IF ([Margin Rank] <= MIN([PRODUCTS TO SHOW]) OR ([Selected SubCat Group]=MIN([SubCat Group]))) THEN [Margin] ELSE [Margin For Others] END

However while this works if you play with setting and clearing the parameter on the sheet, it won’t quite fully work if added as a dashboard action, as while the action can set the parameter we can’t ‘clear it’.

We need to ‘tie’ the parameter action to another field

SubCat Group for Reset

IF [Selected SubCat Group] = MIN([SubCat Group]) THEN ”
ELSE MIN([SubCat Group])
END

Add this to the Detail shelf (if you want to see how it changes based on the parameter value, add it to the Rows and test changing the parameter).

It needs to be on the sheet so it can be referenced from the dashboard action.

Adding the Action

Add the sheet to a dashboard, then add Parameter Action as below where the Target Parameter is Selected SubCat Group and the field it references is SubCat Group for Reset

And after all that, you should have a working solution. Phew!

Pretty pleased I got there without taking a detour 🙂 The table just now needs various formatting applied, which I’m going to leave to you to do 🙂 Just tweet me if you’re having problems!

The parameter action may be confusing you a bit – it took a while to really get my head round it, so I’ve tried to explain this a bit more below…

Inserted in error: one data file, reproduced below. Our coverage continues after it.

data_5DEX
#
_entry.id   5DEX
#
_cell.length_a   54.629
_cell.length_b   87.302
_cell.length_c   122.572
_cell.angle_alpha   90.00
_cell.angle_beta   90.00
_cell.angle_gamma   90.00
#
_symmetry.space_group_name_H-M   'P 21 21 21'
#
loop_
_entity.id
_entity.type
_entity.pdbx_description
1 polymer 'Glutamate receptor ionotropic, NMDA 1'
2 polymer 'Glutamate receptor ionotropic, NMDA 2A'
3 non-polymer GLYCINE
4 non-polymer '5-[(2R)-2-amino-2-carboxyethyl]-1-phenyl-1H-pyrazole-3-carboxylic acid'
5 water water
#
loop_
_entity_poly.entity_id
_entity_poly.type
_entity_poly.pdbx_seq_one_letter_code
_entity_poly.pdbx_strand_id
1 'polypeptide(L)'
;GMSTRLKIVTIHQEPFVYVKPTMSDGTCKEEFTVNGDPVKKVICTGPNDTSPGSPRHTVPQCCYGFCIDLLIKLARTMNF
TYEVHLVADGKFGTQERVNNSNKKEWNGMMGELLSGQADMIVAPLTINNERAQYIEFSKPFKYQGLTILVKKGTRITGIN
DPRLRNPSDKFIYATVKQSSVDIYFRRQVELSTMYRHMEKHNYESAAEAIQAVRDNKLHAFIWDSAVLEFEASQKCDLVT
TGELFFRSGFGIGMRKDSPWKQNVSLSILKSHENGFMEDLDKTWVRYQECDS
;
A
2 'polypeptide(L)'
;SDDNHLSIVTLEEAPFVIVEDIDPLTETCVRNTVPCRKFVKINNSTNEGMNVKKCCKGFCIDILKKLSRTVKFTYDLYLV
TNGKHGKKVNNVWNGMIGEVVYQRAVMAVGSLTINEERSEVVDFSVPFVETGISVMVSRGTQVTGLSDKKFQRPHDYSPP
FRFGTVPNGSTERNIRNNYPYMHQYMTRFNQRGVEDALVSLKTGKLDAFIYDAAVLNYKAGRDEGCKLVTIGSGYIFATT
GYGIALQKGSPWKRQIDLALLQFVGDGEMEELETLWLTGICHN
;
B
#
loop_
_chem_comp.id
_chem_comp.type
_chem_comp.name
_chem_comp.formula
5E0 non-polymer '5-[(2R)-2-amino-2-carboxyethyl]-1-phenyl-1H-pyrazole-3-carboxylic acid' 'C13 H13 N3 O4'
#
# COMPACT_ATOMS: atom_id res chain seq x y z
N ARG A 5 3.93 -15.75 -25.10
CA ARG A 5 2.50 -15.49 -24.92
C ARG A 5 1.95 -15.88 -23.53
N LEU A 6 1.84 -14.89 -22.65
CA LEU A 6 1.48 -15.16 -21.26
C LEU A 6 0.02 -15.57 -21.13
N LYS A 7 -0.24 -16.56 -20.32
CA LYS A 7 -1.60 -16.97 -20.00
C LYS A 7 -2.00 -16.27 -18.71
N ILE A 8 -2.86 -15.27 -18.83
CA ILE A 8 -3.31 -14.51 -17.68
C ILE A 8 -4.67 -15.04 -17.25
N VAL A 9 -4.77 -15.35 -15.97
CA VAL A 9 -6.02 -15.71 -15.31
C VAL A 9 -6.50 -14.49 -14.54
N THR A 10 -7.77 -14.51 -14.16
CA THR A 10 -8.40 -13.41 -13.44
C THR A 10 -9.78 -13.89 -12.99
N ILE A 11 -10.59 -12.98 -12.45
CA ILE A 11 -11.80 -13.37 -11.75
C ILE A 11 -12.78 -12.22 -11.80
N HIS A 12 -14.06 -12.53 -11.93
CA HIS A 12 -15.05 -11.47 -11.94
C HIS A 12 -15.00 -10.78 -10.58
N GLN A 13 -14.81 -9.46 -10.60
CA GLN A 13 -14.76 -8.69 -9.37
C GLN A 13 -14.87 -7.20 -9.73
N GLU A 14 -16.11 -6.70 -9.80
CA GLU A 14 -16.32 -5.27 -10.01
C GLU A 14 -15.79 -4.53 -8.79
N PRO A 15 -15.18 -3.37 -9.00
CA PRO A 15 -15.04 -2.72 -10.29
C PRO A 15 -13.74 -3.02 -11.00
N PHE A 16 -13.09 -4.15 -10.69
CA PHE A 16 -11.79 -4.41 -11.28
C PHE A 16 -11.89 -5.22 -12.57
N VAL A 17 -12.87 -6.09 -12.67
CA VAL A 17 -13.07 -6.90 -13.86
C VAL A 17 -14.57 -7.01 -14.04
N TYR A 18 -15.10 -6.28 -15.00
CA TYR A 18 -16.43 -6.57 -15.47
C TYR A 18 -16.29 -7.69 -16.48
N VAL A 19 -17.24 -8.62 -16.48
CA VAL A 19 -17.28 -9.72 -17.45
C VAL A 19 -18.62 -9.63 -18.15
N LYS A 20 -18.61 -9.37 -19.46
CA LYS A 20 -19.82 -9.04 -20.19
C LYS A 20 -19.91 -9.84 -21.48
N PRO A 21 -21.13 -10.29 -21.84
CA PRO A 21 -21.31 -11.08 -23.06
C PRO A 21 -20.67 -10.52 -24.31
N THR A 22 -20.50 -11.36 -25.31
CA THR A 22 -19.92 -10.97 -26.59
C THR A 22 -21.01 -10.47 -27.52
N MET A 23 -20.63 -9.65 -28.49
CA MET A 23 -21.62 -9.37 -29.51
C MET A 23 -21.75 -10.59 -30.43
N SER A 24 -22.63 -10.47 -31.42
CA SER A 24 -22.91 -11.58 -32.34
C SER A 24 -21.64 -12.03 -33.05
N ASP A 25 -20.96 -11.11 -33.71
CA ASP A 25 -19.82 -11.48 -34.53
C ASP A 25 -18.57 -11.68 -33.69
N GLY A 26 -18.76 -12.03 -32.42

How the parameter action works

On initial load of the sheet, the Selected SubCat Group parameter is blank. So for the SubCat Group = Copiers, the SubCat Group for Reset will also be Copiers as SubCat Group is not the same as Selected SubCat Group parameter. Other fields are also set based on the fact these two fields aren’t the same (like the arrow pointing to the right etc).

When the right arrow is clicked on the dashboard, the value of SubCat Group for Reset is used to populate the Selected SubCat Group parameter. So in this example, Selected SubCat Group will now contain the value Copiers. As the Selected SubCat Group parameter is now the same as the SubCat Group, various fields change their behaviour (like the arrow now points down, and more rows are displayed). But also, the value of the SubCat Group for Reset is also changed; as the SubCat Group is the same as the Selected Sub Cat Group parameter, SubCat Group for Reset now contains a blank string.

So at the point the down arrow is now clicked again on the dashboard, the value of the SubCat Group for Reset is again used to populate the Selected SubCat Group parameter. As SubCat Group for Reset is blank, then the parameter will now be populated with a blank value, and so all the login in the fields will be based on the fact that SubCat Group is not the same as the Selected SubCat Group parameter, and the table will display just as it did on first load.

Hope that helps to demystify what’s going on… it’s certainly helped me!

Thanks for sticking with me if you got this far 🙂

The version of the challenge I built while writing this (my 3rd published version) is here.